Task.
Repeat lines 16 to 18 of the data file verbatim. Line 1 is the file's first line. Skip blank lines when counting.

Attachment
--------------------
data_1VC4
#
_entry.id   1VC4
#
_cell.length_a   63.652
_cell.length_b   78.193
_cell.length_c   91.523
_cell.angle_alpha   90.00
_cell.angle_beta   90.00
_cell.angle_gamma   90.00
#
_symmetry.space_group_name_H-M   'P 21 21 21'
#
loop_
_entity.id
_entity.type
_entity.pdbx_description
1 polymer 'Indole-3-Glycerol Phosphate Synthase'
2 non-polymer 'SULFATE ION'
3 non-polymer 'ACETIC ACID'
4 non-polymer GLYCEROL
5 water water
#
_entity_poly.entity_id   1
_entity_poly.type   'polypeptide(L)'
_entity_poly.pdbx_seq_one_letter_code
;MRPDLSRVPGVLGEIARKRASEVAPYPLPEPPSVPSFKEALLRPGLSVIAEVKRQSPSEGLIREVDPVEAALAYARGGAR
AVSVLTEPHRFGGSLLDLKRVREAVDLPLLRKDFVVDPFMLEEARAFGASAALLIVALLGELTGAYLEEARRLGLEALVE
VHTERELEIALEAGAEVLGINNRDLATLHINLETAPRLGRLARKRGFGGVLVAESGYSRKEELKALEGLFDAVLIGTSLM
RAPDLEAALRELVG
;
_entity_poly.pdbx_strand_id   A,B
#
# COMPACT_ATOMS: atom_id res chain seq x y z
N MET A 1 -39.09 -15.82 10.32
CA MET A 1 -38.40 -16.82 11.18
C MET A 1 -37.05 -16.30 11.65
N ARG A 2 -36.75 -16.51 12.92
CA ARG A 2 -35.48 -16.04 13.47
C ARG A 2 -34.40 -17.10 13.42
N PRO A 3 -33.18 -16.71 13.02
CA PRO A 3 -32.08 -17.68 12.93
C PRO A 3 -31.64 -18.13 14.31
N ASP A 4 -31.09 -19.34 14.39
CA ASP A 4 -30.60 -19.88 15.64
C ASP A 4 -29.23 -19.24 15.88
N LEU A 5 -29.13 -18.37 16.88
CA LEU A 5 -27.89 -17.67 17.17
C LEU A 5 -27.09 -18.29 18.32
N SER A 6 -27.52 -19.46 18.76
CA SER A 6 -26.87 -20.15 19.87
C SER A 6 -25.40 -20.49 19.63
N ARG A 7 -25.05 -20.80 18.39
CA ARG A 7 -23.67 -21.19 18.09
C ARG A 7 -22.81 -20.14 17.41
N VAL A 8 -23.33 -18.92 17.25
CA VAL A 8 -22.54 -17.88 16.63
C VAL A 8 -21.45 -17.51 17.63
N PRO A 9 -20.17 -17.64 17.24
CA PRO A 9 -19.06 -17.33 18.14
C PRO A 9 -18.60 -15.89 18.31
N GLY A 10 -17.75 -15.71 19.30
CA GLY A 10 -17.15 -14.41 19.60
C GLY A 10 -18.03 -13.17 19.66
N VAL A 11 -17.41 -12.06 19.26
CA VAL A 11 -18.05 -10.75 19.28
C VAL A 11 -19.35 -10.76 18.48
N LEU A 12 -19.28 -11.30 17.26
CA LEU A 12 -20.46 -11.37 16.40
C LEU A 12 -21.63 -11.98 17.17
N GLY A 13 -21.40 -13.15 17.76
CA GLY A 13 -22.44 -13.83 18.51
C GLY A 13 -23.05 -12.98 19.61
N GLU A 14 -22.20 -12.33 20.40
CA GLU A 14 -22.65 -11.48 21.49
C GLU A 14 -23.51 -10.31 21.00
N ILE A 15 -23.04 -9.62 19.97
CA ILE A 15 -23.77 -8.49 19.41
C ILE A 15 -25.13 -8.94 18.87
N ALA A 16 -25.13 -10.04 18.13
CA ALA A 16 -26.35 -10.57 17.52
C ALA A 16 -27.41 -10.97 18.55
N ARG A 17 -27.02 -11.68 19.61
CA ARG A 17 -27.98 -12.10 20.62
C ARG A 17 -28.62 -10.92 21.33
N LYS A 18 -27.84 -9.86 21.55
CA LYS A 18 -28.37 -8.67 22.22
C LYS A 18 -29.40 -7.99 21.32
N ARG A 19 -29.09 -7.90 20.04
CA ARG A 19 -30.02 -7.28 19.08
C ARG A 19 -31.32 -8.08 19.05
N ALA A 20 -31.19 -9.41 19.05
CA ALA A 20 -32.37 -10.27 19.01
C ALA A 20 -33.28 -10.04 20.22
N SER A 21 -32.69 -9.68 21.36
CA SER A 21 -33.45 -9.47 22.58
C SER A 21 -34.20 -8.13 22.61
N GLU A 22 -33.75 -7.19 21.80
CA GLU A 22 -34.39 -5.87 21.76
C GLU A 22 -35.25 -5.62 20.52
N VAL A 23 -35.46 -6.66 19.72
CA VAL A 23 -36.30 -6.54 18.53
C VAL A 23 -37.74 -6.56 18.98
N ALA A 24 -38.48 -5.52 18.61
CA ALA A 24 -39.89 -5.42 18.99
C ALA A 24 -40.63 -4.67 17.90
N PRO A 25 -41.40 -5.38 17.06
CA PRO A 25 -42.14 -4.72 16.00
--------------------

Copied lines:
_entity.type
_entity.pdbx_description
1 polymer 'Indole-3-Glycerol Phosphate Synthase'